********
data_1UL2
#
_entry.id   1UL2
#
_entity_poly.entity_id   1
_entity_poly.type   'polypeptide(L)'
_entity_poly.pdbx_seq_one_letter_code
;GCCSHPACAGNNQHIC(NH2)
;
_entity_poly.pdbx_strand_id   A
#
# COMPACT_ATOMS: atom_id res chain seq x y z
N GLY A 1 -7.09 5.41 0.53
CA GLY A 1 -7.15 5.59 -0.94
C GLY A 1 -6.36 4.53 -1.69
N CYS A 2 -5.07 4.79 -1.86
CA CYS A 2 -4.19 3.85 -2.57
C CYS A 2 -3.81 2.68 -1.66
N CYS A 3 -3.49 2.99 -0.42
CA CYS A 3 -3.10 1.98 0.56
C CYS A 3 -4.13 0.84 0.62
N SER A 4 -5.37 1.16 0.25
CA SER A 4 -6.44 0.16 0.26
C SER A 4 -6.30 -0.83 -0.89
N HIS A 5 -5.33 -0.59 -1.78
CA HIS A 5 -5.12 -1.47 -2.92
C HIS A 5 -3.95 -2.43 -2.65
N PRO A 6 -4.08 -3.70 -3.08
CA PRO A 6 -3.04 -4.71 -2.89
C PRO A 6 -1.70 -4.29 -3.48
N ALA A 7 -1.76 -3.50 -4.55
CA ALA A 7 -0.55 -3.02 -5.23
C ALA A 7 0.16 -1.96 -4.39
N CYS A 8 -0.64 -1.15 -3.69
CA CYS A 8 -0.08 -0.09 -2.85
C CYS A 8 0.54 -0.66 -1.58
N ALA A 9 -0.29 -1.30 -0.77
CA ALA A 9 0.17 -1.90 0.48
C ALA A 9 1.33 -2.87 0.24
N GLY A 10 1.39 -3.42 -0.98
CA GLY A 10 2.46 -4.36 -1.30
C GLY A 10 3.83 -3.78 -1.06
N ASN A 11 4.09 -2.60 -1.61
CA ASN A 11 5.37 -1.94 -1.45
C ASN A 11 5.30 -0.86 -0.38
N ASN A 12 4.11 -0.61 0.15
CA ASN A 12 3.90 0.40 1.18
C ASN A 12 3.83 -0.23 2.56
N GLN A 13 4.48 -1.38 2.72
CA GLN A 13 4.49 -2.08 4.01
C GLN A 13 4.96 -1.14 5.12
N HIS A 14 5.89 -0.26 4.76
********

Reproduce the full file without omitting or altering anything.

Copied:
data_1UL2
#
_entry.id   1UL2
#
_entity_poly.entity_id   1
_entity_poly.type   'polypeptide(L)'
_entity_poly.pdbx_seq_one_letter_code
;GCCSHPACAGNNQHIC(NH2)
;
_entity_poly.pdbx_strand_id   A
#
# COMPACT_ATOMS: atom_id res chain seq x y z
N GLY A 1 -7.09 5.41 0.53
CA GLY A 1 -7.15 5.59 -0.94
C GLY A 1 -6.36 4.53 -1.69
N CYS A 2 -5.07 4.79 -1.86
CA CYS A 2 -4.19 3.85 -2.57
C CYS A 2 -3.81 2.68 -1.66
N CYS A 3 -3.49 2.99 -0.42
CA CYS A 3 -3.10 1.98 0.56
C CYS A 3 -4.13 0.84 0.62
N SER A 4 -5.37 1.16 0.25
CA SER A 4 -6.44 0.16 0.26
C SER A 4 -6.30 -0.83 -0.89
N HIS A 5 -5.33 -0.59 -1.78
CA HIS A 5 -5.12 -1.47 -2.92
C HIS A 5 -3.95 -2.43 -2.65
N PRO A 6 -4.08 -3.70 -3.08
CA PRO A 6 -3.04 -4.71 -2.89
C PRO A 6 -1.70 -4.29 -3.48
N ALA A 7 -1.76 -3.50 -4.55
CA ALA A 7 -0.55 -3.02 -5.23
C ALA A 7 0.16 -1.96 -4.39
N CYS A 8 -0.64 -1.15 -3.69
CA CYS A 8 -0.08 -0.09 -2.85
C CYS A 8 0.54 -0.66 -1.58
N ALA A 9 -0.29 -1.30 -0.77
CA ALA A 9 0.17 -1.90 0.48
C ALA A 9 1.33 -2.87 0.24
N GLY A 10 1.39 -3.42 -0.98
CA GLY A 10 2.46 -4.36 -1.30
C GLY A 10 3.83 -3.78 -1.06
N ASN A 11 4.09 -2.60 -1.61
CA ASN A 11 5.37 -1.94 -1.45
C ASN A 11 5.30 -0.86 -0.38
N ASN A 12 4.11 -0.61 0.15
CA ASN A 12 3.90 0.40 1.18
C ASN A 12 3.83 -0.23 2.56
N GLN A 13 4.48 -1.38 2.72
CA GLN A 13 4.49 -2.08 4.01
C GLN A 13 4.96 -1.14 5.12
N HIS A 14 5.89 -0.26 4.76